The bottom lines are these. If you love action and adventure, read these books. If you love fascinating rogue heroes/anti-heroes, read these books. If you love star-crossed romance (in both senses of the word) read these books. If you love political intrigue and deeply-buried secrets, read these books. If you love worldbuilding and attention to detail, read these books. If you love to have your heart torn out of your chest, read these books. If you love soaring triumph, read these books.
If you love great books, these are the books for you.
Dorothy Dunnett sadly passed away shortly after I read this series for the first time back in 2001. But her work stands as a fitting legacy. Earlier I said that Lymond blends into history so seamlessly you’ll swear he was there. Alas, Francis Crawford didn’t exist in real life. But by the end of this series, you’ll wish he had.
As a long time fan of Dorothy Dunnett and have read all her books, and travelled ‘in the footsteps’ of her heroes, I am not surprised that some of her readers also enjoy fantasy and SF- like I do ( Tim Powers, Greg Keyes, Asimov, James Blish, Jack Vance, Frank Herbert)
I read the Lymond books way back in the 1980s and was totally hooked on them. Then I read the House of Niccolo and based a long running and very successful RPG scenario in that world.
Her research was amazing and while sometimes the books could be a bit long-winded for me, I still could not put them down and recommended them to all my RPG friends.
Wow, just wow.. took the words right out of my mouth.. I have been reading Dorothy Dunnet, beginning with ‘King Hereafter’ since the early 90’s, and I have been enthralled ever since.
So great to hear from other Dunnett fans! Thanks for commenting all!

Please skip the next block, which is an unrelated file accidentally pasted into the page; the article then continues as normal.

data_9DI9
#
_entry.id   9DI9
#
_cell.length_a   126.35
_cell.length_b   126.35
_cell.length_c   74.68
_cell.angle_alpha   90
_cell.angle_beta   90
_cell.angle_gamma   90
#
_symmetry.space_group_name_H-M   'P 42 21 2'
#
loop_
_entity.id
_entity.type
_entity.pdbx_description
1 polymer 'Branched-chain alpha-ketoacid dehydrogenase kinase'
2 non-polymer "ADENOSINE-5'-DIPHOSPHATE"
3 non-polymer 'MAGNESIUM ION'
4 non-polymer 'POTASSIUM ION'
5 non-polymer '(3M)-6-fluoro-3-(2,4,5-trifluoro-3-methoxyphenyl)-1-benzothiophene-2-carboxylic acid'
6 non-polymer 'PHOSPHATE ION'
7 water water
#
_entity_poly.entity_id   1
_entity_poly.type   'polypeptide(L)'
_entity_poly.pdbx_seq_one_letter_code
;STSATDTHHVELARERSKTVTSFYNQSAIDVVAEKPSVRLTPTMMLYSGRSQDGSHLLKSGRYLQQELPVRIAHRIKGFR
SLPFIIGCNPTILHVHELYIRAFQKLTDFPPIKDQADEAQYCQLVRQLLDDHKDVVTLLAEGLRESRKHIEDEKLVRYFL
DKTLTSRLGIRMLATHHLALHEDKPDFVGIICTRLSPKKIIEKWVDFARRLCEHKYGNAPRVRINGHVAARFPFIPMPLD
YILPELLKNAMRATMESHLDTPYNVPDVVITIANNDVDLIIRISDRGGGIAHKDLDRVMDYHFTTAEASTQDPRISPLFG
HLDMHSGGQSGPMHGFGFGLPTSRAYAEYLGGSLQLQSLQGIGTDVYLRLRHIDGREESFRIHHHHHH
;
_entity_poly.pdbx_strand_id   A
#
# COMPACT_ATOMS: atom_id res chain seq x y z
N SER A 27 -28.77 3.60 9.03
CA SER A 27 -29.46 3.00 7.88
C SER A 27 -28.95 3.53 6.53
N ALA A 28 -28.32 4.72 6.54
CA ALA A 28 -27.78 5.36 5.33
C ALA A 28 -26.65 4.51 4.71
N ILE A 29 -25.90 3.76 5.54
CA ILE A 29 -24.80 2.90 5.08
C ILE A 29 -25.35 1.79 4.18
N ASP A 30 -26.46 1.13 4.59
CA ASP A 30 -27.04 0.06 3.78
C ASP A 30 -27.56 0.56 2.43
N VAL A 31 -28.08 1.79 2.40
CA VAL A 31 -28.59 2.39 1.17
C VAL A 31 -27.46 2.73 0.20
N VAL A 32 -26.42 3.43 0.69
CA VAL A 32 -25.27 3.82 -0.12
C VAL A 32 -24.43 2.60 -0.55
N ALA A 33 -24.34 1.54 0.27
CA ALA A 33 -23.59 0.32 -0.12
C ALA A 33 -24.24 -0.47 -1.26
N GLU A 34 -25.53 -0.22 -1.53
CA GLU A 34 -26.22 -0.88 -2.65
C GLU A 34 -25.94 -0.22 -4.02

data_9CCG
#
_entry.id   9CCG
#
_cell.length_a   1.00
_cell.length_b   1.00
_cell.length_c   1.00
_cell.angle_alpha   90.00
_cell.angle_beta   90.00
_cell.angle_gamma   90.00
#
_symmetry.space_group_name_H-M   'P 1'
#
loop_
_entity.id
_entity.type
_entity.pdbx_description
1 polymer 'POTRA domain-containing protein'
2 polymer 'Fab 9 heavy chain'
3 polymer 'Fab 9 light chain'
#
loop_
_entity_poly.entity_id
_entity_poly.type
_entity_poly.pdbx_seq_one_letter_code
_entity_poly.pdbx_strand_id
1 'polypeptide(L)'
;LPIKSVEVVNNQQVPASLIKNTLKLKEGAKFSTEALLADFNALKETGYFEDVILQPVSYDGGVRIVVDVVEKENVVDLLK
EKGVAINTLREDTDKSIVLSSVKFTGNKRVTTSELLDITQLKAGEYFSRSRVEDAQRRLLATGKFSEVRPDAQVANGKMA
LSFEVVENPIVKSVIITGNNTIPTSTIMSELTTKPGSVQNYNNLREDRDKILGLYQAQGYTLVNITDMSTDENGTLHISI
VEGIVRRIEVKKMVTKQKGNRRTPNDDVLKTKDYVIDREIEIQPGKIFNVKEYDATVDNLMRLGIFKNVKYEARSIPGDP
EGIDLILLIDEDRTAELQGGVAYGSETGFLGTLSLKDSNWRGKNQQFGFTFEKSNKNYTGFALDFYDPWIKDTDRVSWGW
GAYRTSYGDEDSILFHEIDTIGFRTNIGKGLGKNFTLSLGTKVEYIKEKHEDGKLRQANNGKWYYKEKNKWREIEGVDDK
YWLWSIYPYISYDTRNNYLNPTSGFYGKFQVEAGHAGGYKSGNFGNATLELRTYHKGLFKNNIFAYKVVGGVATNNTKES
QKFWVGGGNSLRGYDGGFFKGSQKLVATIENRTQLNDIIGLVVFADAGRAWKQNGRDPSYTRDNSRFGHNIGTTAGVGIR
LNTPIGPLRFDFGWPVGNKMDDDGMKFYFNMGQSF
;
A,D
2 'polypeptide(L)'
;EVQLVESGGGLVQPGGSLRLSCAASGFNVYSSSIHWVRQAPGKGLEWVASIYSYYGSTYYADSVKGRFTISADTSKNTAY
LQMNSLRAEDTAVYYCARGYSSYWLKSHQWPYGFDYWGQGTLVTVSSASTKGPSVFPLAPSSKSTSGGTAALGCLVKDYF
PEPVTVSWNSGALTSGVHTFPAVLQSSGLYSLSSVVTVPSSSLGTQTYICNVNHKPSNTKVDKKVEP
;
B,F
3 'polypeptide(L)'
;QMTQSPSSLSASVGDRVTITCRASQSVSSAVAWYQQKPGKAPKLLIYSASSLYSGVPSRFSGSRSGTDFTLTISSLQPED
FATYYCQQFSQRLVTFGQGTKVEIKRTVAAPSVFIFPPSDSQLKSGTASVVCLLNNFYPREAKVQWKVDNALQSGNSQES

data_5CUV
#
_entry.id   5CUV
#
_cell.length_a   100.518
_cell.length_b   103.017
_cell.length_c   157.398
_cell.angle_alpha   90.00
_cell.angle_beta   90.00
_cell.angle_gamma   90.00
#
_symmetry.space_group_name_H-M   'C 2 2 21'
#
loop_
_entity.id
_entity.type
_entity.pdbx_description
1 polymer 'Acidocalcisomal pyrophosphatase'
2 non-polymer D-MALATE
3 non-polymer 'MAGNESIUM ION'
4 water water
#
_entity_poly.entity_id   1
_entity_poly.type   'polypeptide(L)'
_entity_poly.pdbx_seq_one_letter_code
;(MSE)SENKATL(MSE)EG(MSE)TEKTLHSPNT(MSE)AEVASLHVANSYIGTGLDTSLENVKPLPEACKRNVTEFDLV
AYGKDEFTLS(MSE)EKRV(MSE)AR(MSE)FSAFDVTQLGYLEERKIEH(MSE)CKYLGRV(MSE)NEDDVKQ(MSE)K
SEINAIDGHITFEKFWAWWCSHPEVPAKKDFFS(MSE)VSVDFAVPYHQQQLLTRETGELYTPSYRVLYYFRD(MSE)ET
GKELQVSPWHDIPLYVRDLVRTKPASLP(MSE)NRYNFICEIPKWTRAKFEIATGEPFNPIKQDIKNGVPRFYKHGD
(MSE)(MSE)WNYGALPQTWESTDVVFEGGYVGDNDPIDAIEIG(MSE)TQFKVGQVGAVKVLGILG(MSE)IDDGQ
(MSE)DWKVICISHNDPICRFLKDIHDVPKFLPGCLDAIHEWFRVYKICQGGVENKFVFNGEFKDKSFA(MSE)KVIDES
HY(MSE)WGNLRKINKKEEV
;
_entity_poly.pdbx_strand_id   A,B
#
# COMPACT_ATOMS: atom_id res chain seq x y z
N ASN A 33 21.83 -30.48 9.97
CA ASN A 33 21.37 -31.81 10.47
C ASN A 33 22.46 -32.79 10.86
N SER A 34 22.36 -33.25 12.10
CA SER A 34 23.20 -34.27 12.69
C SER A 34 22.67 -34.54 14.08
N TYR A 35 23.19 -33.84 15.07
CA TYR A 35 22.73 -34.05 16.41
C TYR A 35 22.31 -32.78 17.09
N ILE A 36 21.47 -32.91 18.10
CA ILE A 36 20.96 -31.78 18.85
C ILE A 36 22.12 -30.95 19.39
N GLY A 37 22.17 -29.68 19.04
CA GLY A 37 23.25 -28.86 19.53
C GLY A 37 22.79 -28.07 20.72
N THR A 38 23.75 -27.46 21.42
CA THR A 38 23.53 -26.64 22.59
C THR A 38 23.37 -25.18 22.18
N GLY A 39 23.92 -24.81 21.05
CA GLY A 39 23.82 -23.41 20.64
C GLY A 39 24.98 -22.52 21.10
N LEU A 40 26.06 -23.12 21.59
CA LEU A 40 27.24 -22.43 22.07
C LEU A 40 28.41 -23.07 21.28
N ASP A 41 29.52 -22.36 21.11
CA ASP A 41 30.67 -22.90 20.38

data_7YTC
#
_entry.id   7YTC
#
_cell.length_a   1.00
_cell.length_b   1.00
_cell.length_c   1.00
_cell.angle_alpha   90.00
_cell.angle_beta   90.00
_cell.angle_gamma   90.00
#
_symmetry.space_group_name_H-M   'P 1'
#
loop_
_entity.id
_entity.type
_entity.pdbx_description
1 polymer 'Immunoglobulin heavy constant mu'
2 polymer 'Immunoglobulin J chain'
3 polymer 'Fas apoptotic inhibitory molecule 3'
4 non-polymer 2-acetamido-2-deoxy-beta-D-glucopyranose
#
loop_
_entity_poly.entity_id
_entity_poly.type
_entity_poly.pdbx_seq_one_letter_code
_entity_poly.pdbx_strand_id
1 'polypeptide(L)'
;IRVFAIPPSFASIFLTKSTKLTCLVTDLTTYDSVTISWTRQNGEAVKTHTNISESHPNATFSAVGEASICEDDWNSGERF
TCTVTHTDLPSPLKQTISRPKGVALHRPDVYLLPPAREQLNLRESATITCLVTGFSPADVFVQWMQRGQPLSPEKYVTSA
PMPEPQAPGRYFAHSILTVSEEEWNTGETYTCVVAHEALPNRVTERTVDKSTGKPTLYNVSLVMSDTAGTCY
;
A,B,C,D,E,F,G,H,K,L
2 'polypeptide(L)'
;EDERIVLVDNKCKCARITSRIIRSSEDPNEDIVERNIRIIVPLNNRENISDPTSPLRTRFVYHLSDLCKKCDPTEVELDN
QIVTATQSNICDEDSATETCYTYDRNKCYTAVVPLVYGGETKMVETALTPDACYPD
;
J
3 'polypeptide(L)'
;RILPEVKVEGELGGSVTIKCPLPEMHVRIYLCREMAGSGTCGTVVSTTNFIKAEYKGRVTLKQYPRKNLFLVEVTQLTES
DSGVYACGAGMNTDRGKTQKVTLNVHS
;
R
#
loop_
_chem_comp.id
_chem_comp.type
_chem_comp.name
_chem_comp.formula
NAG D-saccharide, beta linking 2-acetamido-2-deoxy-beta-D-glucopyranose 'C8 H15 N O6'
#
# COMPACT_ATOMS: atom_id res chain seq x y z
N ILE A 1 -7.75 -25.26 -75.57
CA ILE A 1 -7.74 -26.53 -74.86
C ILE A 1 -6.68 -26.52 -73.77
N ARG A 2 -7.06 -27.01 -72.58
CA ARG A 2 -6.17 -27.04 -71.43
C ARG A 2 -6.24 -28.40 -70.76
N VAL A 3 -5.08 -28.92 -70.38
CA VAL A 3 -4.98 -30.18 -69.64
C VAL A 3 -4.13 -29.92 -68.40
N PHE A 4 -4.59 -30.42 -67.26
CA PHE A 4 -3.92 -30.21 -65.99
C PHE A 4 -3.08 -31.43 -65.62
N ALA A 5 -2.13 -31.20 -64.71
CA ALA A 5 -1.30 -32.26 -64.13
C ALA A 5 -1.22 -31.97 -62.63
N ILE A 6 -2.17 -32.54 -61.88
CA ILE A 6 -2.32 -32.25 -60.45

Guy Gavriel Kay is another fantasy writer who admires and acknowledges the influence of Dorothy Dunnett.
Many Dorothy Dunnett admirers are fantasy and SF fans. In 1978 I won the “Star Trek Fan Fund” (money for the recipient to go to a con stateside). The New York SF fans were raving about “Francis” and, when I left I was given 2 books to read on the journey. One was “Star Wars – soon to be an exciting motion picture”. The other was “A Game of Kings”. I’d read the SW tie-in before we got to Heathrow (still have it – 1st paperback edition with the Ralph McQuarrie cover). But the Dunnett was a revelation. 50 pages in and I’d rung up to order the rest of the series. Still my favourite books of all time. I eventually got to meet the author at a “gathering” in Edinburgh and have signed copies of all her historical novels. I am hoping that, with the success of Hilary Mantel, the works of DD will get the recognition they deserve.
Guy Gabriel Kay has been on my radar for awhile; this only further encourages me to check out his work. Thanks Beth!
Ann, I’m very envious you got to meet Dorothy Dunnett. I will definitely check out Mantel as well, thanks.
I love seeing all the Lymond fans chime in! Glad you all enjoyed the post!